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Cancer Project: The News You Need

Veggies Cut Breast and Prostate Cancer Risk

Vegetables and fruits rich in beta-carotene can cut the risk of breast and prostate cancer. The findings were based on 83,234 participants in the Harvard Nurses' Health Study, and showed a particular benefit for younger women and those at risk due to a family history of cancer or regular alcohol use.

A study of 3,643 male physicians showed that men with the lowest levels of beta-carotene in their blood had 45 percent greater risk of developing prostate cancer, compared to men with the highest blood levels. Lycopene, a cousin of beta-carotene that gives the red color to tomatoes and watermelon, is also associated with reduced risk, and carotenoid-rich foods are associated with better cancer survival. Here are some healthy sources of beta-carotene (in milligrams):

Source Beta-Carotene
(in milligrams)
Broccoli (1 cup) 1.3
Brussels sprouts (1 cup) 0.7
Carrot (1) 12.0
Grapefruit (1) 0.4
Fresh spinach (1 cup) 2.3
Sweet potato (1) 15.0

Zhang S, Hunger DJ, Forman MR, et al. Dietary carotenoids and vitamins A, C, and E and risk of breast cancer. J Natl Cancer Inst. 1999;91:547-556.
Cook N, Stampfer MJ, Ma J, et al. Beta-carotene supplementation for patients with low baseline levels and decreased risks of total and prostate carcinoma. Cancer. 1999;86:1783-1792.

Women More Vulnerable to Cigarette Risks

Women may be more vulnerable than men to tobacco's cancer-causing effects. Dr. Natasha Buckshee of New York Presbyterian Hospital in New York City used computerized tomography (CT) to scan 1,000 long-term smokers over age 60 for signs of lung cancer. Cancer turned up in 10 men and 19 women. After adjusting for other risk factors, women smokers were shown to have a 2.3-fold higher risk of developing lung cancer than men. The findings were presented at the American College of Chest Physicians meeting in November.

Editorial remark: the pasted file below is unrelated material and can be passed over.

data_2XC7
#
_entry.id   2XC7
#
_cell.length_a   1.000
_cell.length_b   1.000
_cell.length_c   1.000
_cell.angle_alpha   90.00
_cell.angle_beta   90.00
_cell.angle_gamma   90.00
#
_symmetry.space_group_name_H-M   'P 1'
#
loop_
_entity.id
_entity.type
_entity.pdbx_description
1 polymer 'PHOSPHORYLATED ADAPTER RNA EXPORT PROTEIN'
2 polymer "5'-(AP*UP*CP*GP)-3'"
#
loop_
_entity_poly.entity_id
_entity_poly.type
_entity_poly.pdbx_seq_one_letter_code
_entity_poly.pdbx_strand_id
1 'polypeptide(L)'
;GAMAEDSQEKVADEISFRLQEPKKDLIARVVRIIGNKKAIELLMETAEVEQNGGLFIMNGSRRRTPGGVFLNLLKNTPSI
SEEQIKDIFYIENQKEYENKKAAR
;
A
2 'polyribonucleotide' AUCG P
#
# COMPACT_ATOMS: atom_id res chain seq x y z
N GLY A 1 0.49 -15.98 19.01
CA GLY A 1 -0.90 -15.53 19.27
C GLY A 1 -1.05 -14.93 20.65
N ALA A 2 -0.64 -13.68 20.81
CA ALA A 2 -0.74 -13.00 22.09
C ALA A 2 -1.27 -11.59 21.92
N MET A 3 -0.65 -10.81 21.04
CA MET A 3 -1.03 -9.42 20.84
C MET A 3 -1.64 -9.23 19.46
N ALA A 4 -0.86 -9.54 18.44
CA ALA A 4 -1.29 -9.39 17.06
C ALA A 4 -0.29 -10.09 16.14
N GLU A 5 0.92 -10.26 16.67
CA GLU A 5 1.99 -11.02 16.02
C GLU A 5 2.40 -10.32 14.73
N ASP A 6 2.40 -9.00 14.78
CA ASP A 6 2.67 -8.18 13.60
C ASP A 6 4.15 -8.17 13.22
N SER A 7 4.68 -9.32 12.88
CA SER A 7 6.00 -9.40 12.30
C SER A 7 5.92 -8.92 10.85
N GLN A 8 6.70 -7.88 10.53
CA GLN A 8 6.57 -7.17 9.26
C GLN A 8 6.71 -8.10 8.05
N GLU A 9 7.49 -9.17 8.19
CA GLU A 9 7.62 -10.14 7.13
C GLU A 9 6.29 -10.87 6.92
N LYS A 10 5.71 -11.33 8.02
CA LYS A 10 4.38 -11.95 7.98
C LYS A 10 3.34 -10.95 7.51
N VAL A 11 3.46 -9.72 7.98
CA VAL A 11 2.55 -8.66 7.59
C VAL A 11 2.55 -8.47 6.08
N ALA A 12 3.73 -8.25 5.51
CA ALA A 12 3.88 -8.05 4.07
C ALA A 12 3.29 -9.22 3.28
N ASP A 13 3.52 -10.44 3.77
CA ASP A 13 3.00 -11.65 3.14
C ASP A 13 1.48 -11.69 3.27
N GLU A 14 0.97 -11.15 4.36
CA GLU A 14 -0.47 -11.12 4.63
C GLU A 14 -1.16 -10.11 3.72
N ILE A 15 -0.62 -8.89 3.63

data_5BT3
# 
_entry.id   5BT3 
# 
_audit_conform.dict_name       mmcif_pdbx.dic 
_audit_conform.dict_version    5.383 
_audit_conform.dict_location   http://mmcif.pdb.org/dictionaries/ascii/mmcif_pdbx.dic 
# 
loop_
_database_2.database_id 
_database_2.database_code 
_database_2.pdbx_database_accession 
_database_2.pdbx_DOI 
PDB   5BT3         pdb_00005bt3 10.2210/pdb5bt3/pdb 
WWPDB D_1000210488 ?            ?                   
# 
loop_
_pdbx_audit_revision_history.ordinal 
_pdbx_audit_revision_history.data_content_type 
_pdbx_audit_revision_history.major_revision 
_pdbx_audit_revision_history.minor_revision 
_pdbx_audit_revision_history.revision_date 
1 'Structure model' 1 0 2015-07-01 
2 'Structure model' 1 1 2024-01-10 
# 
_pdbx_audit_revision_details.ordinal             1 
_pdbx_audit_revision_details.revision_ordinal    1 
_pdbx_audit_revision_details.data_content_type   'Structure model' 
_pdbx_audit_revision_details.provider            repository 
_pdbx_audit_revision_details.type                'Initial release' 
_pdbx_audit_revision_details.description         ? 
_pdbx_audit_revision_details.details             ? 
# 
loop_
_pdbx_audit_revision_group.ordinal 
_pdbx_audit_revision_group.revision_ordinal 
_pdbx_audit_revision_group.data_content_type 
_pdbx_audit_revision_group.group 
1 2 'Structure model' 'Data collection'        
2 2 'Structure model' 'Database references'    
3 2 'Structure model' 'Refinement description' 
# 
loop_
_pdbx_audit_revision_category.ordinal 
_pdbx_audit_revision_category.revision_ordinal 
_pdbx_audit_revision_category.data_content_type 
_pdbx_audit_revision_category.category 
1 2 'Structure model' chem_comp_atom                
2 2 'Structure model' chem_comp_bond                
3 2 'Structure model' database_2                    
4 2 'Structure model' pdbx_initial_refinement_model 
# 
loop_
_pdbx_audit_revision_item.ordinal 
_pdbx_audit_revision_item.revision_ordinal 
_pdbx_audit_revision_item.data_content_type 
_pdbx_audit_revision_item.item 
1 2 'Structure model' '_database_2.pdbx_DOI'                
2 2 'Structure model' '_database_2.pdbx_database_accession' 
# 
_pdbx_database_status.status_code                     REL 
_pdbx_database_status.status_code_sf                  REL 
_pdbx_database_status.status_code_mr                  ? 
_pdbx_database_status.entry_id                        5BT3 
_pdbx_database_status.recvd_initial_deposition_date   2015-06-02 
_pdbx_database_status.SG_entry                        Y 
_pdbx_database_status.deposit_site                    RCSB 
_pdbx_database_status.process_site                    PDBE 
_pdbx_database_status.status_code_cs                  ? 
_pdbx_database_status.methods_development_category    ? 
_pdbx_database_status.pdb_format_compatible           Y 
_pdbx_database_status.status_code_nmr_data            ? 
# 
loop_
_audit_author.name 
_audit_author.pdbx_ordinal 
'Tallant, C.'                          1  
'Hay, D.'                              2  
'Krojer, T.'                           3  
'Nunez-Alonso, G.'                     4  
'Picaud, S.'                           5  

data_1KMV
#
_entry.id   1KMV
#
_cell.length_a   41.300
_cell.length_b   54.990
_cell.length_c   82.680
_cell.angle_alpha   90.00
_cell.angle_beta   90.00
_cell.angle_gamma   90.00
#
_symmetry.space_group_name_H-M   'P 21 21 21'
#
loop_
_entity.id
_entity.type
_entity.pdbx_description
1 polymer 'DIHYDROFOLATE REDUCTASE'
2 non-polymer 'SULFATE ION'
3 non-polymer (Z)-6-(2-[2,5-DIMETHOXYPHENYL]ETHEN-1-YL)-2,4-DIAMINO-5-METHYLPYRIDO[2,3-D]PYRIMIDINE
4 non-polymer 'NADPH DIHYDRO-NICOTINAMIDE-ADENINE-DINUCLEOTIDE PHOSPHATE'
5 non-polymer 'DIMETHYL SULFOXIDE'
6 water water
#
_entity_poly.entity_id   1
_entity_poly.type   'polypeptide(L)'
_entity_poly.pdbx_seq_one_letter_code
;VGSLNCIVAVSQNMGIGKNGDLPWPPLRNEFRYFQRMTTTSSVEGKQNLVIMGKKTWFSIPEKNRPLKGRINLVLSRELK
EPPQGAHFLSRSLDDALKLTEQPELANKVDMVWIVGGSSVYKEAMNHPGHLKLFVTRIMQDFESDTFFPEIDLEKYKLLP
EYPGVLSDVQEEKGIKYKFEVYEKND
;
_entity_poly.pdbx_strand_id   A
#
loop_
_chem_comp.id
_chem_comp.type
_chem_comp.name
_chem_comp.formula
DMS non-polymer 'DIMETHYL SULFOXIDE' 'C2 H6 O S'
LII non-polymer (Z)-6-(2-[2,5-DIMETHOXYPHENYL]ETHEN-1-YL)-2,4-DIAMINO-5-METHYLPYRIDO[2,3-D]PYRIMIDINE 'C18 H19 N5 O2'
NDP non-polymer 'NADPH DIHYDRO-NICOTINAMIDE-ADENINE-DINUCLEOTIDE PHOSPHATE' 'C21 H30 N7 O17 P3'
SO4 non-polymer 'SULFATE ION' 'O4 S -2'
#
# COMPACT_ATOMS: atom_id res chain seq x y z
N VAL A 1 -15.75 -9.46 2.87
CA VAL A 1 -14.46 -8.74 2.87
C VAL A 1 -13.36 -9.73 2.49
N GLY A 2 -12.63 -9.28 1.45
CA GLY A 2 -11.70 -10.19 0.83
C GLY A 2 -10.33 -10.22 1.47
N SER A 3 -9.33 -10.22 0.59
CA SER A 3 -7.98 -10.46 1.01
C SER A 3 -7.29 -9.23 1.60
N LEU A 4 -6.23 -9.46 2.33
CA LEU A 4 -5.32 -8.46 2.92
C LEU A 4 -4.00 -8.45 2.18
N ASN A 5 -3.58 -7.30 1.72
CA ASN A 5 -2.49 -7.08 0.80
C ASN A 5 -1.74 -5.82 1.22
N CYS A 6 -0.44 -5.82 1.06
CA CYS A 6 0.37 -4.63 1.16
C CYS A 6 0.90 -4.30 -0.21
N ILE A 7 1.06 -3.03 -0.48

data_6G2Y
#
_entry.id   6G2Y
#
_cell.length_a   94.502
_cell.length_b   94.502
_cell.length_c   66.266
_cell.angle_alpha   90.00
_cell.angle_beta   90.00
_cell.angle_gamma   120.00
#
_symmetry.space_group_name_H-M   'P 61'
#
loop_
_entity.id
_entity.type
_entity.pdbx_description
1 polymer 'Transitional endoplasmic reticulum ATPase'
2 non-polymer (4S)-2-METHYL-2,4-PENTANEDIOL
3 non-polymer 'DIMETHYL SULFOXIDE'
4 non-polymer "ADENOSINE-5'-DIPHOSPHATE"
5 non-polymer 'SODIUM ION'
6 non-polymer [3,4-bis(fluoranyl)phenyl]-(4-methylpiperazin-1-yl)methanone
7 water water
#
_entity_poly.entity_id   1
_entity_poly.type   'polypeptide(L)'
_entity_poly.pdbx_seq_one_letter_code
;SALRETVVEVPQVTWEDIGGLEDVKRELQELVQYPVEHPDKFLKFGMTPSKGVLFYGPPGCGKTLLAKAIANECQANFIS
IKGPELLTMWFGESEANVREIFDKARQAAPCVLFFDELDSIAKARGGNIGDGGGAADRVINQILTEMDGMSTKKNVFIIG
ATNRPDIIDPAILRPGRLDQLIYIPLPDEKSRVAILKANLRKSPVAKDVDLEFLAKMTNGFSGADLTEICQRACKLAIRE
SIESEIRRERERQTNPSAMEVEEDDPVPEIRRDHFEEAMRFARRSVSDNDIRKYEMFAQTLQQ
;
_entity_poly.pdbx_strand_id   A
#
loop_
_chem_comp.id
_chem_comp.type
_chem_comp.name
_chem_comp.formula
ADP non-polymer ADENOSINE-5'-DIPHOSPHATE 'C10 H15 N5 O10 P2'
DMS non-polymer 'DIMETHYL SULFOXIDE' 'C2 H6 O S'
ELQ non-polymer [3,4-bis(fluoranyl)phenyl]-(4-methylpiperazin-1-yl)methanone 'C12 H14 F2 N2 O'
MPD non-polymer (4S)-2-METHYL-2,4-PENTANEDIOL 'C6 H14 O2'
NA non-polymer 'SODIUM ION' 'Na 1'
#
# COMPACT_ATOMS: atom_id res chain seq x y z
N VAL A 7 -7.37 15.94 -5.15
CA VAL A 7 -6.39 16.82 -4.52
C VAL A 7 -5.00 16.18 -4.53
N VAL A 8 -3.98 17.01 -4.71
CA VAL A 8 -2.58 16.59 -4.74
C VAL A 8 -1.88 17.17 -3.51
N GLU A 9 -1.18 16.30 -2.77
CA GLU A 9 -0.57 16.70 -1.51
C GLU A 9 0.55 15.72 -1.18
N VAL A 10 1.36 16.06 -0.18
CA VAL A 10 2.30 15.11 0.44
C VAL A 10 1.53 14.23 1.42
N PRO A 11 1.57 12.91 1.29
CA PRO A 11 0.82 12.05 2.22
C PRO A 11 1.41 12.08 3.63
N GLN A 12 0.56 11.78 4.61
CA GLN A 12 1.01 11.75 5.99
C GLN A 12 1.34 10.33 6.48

So what pushes some people to smoke while others do not? A new study from the Centers for Disease Control and Prevention in Atlanta shows that adults who had multiple stressful events in childhood—emotional, physical, or sexual abuse, domestic violence, parental separation or divorce, or growing up with a substance-abusing, mentally ill, or imprisoned household member—were 5.4 times more likely to start smoking by 14 years of age and twice as likely to continue smoking as adults, compared to those with less traumatic childhoods, suggesting that tobacco serves as a treatment for anxiety, depression, or anger.

Anda RF, Croft JB, Felitti VJ, et al. Adverse childhood experiences and smoking during adolescence and adulthood. JAMA. 1999;282:1652-1658.

Meat Raises Non-Hodgkin's Lymphoma Risk

Meat consumption appears to increase the risk of non-Hodgkin's lymphoma (NHL), a cancer of white blood cells. Data collected from 88,410 women in the Harvard Nurses' Health Study over a 14-year period showed that those eating beef, pork, or lamb daily were more than twice as likely to develop NHL, compared to those who consumed these products less often or not at all. Meats contain carcinogenic heterocyclic amines (HCAs) that form from creatine, amino acids, and sugars found in animal muscle tissues. Trans fats, commonly found in baked goods and snack foods, also increased risk.

The take-home message is to avoid meats and to look on package labels for "partially hydrogenated oils," which indicates the presence of trans fats.

Zhang S, Hunter DJ, Rosner BA, et al. Dietary fat and protein in relation to risk of non-Hodgkin's lymphoma among women. J Natl Cancer Inst. 1999;91:1751-1758.



 

Winter 2000 (Volume IX, Number 1)

Winter 2000
Volume IX
Number 1

Good Medicine
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